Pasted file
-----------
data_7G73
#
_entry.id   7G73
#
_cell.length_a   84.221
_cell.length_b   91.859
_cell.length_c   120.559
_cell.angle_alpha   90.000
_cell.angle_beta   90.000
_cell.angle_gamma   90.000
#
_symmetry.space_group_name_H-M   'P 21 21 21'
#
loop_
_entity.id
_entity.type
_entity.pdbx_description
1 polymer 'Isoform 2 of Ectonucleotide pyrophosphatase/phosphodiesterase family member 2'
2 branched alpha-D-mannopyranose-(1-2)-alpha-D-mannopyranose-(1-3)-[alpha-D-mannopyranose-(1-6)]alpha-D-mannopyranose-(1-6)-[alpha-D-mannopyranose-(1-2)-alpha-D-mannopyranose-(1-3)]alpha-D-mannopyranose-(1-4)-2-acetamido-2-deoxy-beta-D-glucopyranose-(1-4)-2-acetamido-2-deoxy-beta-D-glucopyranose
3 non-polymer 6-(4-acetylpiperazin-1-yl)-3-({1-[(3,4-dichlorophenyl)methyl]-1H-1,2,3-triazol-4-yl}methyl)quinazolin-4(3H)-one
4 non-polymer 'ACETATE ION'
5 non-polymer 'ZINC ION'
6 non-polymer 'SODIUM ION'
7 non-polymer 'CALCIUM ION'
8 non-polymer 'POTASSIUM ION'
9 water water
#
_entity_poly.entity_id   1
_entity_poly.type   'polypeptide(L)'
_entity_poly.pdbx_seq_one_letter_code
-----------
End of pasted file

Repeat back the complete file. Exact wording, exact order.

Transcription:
data_7G73
#
_entry.id   7G73
#
_cell.length_a   84.221
_cell.length_b   91.859
_cell.length_c   120.559
_cell.angle_alpha   90.000
_cell.angle_beta   90.000
_cell.angle_gamma   90.000
#
_symmetry.space_group_name_H-M   'P 21 21 21'
#
loop_
_entity.id
_entity.type
_entity.pdbx_description
1 polymer 'Isoform 2 of Ectonucleotide pyrophosphatase/phosphodiesterase family member 2'
2 branched alpha-D-mannopyranose-(1-2)-alpha-D-mannopyranose-(1-3)-[alpha-D-mannopyranose-(1-6)]alpha-D-mannopyranose-(1-6)-[alpha-D-mannopyranose-(1-2)-alpha-D-mannopyranose-(1-3)]alpha-D-mannopyranose-(1-4)-2-acetamido-2-deoxy-beta-D-glucopyranose-(1-4)-2-acetamido-2-deoxy-beta-D-glucopyranose
3 non-polymer 6-(4-acetylpiperazin-1-yl)-3-({1-[(3,4-dichlorophenyl)methyl]-1H-1,2,3-triazol-4-yl}methyl)quinazolin-4(3H)-one
4 non-polymer 'ACETATE ION'
5 non-polymer 'ZINC ION'
6 non-polymer 'SODIUM ION'
7 non-polymer 'CALCIUM ION'
8 non-polymer 'POTASSIUM ION'
9 water water
#
_entity_poly.entity_id   1
_entity_poly.type   'polypeptide(L)'
_entity_poly.pdbx_seq_one_letter_code